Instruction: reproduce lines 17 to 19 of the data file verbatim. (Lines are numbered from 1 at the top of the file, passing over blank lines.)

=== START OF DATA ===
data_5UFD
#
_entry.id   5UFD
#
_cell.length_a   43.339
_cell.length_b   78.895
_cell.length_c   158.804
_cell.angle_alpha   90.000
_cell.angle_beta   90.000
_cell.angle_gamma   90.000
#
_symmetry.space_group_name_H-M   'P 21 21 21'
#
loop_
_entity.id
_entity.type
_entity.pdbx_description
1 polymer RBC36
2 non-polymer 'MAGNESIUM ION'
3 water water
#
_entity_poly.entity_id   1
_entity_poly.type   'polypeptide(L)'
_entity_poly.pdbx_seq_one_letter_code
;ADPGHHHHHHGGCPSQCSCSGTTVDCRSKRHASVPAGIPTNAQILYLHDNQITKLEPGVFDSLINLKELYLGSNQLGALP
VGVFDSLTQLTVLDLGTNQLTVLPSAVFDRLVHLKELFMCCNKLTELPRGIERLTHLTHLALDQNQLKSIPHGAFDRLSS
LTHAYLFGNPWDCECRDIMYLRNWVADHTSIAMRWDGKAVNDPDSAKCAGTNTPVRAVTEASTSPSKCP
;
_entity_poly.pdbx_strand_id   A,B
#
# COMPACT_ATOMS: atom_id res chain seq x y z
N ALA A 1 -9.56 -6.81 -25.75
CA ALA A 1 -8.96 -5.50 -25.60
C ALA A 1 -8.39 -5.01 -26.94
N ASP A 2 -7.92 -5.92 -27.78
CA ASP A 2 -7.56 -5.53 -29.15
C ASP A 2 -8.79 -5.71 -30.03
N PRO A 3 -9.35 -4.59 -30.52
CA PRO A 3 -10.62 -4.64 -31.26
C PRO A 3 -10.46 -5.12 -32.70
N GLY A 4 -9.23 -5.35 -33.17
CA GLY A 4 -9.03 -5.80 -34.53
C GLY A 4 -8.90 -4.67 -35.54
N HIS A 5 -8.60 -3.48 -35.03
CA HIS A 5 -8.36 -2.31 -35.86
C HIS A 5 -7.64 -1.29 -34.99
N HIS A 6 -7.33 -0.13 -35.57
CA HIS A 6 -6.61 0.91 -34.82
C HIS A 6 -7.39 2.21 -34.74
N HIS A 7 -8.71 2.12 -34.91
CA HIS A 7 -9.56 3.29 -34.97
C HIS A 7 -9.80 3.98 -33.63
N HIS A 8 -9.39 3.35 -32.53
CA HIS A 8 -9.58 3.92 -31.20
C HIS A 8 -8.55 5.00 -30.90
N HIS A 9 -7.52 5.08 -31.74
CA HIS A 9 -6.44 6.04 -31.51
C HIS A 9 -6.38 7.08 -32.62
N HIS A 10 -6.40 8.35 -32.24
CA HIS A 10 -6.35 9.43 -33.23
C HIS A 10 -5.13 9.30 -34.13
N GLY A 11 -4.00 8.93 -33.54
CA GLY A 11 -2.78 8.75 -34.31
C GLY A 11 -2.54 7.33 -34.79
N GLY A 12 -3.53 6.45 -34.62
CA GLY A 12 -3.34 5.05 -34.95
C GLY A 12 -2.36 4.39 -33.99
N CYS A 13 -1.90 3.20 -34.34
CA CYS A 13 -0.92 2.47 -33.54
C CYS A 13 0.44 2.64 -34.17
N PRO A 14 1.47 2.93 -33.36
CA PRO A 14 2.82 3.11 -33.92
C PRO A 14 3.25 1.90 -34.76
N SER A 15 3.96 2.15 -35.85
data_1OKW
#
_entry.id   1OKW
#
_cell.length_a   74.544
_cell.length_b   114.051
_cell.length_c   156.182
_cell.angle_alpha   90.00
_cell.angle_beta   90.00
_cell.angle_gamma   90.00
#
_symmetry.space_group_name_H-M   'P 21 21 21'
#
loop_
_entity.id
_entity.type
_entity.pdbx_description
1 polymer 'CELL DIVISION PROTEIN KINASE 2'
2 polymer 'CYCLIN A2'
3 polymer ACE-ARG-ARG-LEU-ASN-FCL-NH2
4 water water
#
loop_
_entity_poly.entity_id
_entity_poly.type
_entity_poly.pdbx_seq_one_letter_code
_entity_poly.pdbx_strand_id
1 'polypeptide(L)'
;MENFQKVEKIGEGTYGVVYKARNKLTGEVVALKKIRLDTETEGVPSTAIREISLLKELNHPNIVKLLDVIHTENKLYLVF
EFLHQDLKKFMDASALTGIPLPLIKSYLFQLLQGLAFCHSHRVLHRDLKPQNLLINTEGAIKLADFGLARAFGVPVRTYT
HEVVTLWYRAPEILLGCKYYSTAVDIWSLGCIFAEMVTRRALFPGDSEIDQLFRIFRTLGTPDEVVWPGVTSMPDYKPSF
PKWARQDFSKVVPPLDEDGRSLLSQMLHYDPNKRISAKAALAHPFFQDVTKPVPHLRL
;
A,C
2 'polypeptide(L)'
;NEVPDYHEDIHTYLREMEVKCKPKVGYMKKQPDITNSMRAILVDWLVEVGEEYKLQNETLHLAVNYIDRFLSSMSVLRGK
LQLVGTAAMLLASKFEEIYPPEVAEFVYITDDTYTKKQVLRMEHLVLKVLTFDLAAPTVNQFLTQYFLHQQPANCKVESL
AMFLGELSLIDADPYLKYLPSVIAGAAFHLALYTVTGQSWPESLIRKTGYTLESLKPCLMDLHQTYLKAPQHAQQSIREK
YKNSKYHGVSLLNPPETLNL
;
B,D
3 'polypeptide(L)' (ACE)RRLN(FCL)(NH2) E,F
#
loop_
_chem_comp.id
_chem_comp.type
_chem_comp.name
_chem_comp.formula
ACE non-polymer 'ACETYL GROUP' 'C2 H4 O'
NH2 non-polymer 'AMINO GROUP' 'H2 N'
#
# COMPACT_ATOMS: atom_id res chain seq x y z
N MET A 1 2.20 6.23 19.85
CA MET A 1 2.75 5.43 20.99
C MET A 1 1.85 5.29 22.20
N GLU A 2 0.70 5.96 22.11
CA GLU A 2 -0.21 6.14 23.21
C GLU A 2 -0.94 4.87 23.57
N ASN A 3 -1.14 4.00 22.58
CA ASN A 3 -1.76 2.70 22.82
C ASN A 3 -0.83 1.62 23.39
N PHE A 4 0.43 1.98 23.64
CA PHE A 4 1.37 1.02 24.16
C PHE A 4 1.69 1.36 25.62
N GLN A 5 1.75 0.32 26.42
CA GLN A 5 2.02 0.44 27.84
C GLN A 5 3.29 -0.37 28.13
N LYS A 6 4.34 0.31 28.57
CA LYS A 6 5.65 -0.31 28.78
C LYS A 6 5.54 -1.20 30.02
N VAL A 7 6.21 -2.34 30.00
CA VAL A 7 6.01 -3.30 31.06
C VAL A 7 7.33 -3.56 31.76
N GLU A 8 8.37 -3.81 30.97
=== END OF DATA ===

_entity.pdbx_description
1 polymer RBC36
2 non-polymer 'MAGNESIUM ION'